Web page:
The media are abuzz for weeks now with the "protest movement" kicked off by Vicky Knafo, a single mother from Mitzpe Ramon (in the middle of the Negev) who walked to Jerusalem to protest the drastic cuts the government has made in welfare payments. (For some reason, there is no simple way to say "single mother" in Hebrew, so the term that has become current is "single parent mother," which strikes me as a rather bizarre formulation). Perhaps the media circus is driven by the fact that the finance minister who is pushing and justifying the welfare cuts is Benjamin Netanyahu, who despite his free-market approach was always beloved by the lower socio-economic classes; now he seems to be getting his comeuppance, as the unfortunate individuals marching behind Vicky Knafo, pushing their handicapped children's wheelchairs and waving their pathetic welfare checks, are no longer chanting his name in adoration
The op-ed pages are full of words, attacking Netanyahu for betraying the welfare state foundation of Israel and defending him for trying to stanch the hemorrhage of resources caused by the out-of-control growth of entitlement programs. And then there are all the commentaries commenting on the way the media are relating to the phenomenon; in other words, commentaries on the commentaries. Deja-vu. A year ago, the same politicians and journalists and left-wing activists were busy visiting the protest tent of the handicapped, who were there to press upon the government their demands for livable living allowances. These are only the most pathetic of a long list of groups who feel, justifiably, it seems, that they are worse off than everyone else: parents of large families, college students, college teachers, Arabs, Druze, reservists, settlers, kibbutzniks, moshavniks, development town residents, new immigrants, teachers, foreign workers, farmers, border-dwellers, Negev-dwellers, the elderly (since no one can agree upon who is worst off, the treasury decided to give the tax cuts to the wealthy the one group who are not on the list at least not openly).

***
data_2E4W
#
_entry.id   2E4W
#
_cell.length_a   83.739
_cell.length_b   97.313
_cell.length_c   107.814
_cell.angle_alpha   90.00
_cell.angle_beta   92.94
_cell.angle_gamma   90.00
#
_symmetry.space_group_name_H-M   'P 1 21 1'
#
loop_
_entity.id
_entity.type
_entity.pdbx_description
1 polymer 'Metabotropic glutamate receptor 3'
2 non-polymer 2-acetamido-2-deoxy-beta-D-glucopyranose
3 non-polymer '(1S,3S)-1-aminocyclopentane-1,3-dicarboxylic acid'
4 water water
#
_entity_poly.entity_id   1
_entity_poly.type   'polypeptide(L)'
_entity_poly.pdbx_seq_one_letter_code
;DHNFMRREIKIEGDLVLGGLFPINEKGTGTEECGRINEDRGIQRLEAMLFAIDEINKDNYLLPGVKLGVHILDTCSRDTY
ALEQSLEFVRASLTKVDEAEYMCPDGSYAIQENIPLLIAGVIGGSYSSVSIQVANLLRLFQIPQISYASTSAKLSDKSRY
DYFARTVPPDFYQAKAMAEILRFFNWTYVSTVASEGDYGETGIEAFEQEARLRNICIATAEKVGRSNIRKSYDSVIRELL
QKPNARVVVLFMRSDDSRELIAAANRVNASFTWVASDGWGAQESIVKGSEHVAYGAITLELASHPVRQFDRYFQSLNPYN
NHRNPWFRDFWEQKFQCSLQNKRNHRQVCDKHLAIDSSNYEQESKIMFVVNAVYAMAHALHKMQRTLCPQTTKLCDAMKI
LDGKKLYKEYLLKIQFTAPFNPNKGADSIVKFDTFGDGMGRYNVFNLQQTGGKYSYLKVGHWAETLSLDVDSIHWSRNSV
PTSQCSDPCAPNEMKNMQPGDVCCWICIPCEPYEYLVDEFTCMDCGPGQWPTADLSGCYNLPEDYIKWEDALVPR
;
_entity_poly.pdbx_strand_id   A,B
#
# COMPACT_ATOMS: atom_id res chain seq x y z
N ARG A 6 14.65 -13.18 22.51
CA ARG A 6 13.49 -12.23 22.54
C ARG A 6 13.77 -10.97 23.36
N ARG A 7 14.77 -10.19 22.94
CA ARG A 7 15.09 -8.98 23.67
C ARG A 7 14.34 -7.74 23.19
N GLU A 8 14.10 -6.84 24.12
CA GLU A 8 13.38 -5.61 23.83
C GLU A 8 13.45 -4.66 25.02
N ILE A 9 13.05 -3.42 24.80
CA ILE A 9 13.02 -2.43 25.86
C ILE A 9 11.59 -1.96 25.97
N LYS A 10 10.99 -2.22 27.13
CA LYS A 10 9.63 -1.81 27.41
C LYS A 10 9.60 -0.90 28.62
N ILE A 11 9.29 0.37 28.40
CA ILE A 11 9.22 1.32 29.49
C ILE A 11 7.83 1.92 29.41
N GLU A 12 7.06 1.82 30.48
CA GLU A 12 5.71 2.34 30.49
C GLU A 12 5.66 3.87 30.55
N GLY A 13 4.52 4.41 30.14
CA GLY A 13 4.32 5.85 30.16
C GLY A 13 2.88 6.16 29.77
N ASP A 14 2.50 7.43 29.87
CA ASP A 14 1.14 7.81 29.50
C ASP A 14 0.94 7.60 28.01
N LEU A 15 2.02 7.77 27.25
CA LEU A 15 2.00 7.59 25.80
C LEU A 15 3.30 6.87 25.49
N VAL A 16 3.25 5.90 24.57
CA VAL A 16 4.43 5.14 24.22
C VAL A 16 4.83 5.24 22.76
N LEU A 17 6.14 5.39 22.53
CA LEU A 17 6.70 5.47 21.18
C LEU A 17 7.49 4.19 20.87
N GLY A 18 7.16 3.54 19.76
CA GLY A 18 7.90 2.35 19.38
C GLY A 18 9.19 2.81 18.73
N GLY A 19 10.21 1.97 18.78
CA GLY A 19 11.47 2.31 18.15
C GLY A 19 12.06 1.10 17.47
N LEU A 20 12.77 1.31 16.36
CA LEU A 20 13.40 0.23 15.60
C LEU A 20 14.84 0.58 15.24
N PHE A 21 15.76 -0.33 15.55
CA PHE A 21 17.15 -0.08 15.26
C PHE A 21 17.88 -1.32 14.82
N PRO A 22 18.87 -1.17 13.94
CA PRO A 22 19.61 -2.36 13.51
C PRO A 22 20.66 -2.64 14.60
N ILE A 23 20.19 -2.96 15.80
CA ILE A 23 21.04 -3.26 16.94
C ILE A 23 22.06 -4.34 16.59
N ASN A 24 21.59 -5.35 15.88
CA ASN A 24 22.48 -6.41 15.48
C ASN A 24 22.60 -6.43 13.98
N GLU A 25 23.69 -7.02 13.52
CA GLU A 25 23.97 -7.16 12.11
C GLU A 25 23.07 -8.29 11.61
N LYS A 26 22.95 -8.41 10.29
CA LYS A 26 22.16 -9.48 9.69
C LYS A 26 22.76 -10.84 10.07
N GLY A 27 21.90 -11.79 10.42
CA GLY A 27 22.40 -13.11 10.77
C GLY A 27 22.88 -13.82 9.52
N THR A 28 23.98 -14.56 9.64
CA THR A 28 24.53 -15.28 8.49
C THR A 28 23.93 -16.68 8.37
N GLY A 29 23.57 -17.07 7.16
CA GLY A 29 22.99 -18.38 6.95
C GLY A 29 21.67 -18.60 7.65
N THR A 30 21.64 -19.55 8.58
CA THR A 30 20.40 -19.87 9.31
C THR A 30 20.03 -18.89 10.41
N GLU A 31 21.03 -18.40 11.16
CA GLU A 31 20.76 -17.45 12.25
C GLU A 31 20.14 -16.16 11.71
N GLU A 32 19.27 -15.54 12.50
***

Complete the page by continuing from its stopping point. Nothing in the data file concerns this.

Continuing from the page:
It is perhaps important to note that since every group is nursing its own particular grievances, each other group is the competition. Therefore, we rarely find ourselves marching for each other or in solidarity with another unless we are running for office. Just as we can't bring ourselves to wait in line at the bank, or to let someone move into our lane ahead of us on the highway, so we are not about to help anyone else get benefits from the government at our expense.
In 1898 Nahman Syrkin, one of the founders of socialist Zionism, wrote: " it is inconceivable that people will agree to the creation of an autonomous state based on social inequality, for this would amount to entering into a social contract of servitude It is the aim of conscious social action to transmute the status quo along rational hues and to elevate it morally. A republic born out of an act of will, which would have no rational plan for society and would merely tread the old path of free competition and class distinctions - this would be social and psychological folly."
Right. What happened to the vision of a Jewish state that would be a light of social justice to the nations? Eclipsed by the eternal "situation?" Buried under materialism? Deadened by disillusionment with socialist failures? Could it be that in nurturing our national identity as victims or heirs of the victims of the Holocaust, we have created a whole culture of discourse based on victimhood, on the assumption that suffering grants moral superiority, thus canceling responsibility?
I do not believe that these marches of the miserable with the attendant wringing of ministerial hands and media circus will save us. We will only be saved when we take responsibility, and drop everything to go out and march for somebody else.